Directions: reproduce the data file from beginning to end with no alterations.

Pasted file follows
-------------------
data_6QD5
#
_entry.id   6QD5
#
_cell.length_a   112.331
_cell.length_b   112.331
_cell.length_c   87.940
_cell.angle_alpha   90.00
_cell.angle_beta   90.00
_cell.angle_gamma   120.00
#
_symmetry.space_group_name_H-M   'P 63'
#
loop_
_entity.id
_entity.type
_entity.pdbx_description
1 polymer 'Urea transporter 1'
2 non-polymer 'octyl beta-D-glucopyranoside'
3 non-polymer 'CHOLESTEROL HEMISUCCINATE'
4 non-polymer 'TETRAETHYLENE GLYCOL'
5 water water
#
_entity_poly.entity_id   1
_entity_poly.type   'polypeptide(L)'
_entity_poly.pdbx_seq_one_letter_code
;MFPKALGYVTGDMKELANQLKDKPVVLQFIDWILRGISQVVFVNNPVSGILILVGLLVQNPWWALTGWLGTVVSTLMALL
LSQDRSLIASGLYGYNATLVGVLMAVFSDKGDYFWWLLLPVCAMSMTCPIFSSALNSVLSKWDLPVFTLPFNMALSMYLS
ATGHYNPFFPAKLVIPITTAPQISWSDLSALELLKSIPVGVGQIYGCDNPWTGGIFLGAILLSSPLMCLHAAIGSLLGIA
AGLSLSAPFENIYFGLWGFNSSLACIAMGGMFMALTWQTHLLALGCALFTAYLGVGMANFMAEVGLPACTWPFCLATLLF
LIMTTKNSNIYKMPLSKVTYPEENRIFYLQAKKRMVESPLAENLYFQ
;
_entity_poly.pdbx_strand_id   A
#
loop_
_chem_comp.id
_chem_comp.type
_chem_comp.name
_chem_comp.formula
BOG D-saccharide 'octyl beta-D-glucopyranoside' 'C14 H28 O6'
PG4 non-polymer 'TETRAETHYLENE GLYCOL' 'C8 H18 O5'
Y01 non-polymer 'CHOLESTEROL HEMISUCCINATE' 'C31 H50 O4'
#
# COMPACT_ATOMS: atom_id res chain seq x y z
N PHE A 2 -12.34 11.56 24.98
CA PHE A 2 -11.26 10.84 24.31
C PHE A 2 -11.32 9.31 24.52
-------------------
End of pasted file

data_6QD5
#
_entry.id   6QD5
#
_cell.length_a   112.331
_cell.length_b   112.331
_cell.length_c   87.940
_cell.angle_alpha   90.00
_cell.angle_beta   90.00
_cell.angle_gamma   120.00
#
_symmetry.space_group_name_H-M   'P 63'
#
loop_
_entity.id
_entity.type
_entity.pdbx_description
1 polymer 'Urea transporter 1'
2 non-polymer 'octyl beta-D-glucopyranoside'
3 non-polymer 'CHOLESTEROL HEMISUCCINATE'
4 non-polymer 'TETRAETHYLENE GLYCOL'
5 water water
#
_entity_poly.entity_id   1
_entity_poly.type   'polypeptide(L)'
_entity_poly.pdbx_seq_one_letter_code
;MFPKALGYVTGDMKELANQLKDKPVVLQFIDWILRGISQVVFVNNPVSGILILVGLLVQNPWWALTGWLGTVVSTLMALL
LSQDRSLIASGLYGYNATLVGVLMAVFSDKGDYFWWLLLPVCAMSMTCPIFSSALNSVLSKWDLPVFTLPFNMALSMYLS
ATGHYNPFFPAKLVIPITTAPQISWSDLSALELLKSIPVGVGQIYGCDNPWTGGIFLGAILLSSPLMCLHAAIGSLLGIA
AGLSLSAPFENIYFGLWGFNSSLACIAMGGMFMALTWQTHLLALGCALFTAYLGVGMANFMAEVGLPACTWPFCLATLLF
LIMTTKNSNIYKMPLSKVTYPEENRIFYLQAKKRMVESPLAENLYFQ
;
_entity_poly.pdbx_strand_id   A
#
loop_
_chem_comp.id
_chem_comp.type
_chem_comp.name
_chem_comp.formula
BOG D-saccharide 'octyl beta-D-glucopyranoside' 'C14 H28 O6'
PG4 non-polymer 'TETRAETHYLENE GLYCOL' 'C8 H18 O5'
Y01 non-polymer 'CHOLESTEROL HEMISUCCINATE' 'C31 H50 O4'
#
# COMPACT_ATOMS: atom_id res chain seq x y z
N PHE A 2 -12.34 11.56 24.98
CA PHE A 2 -11.26 10.84 24.31
C PHE A 2 -11.32 9.31 24.52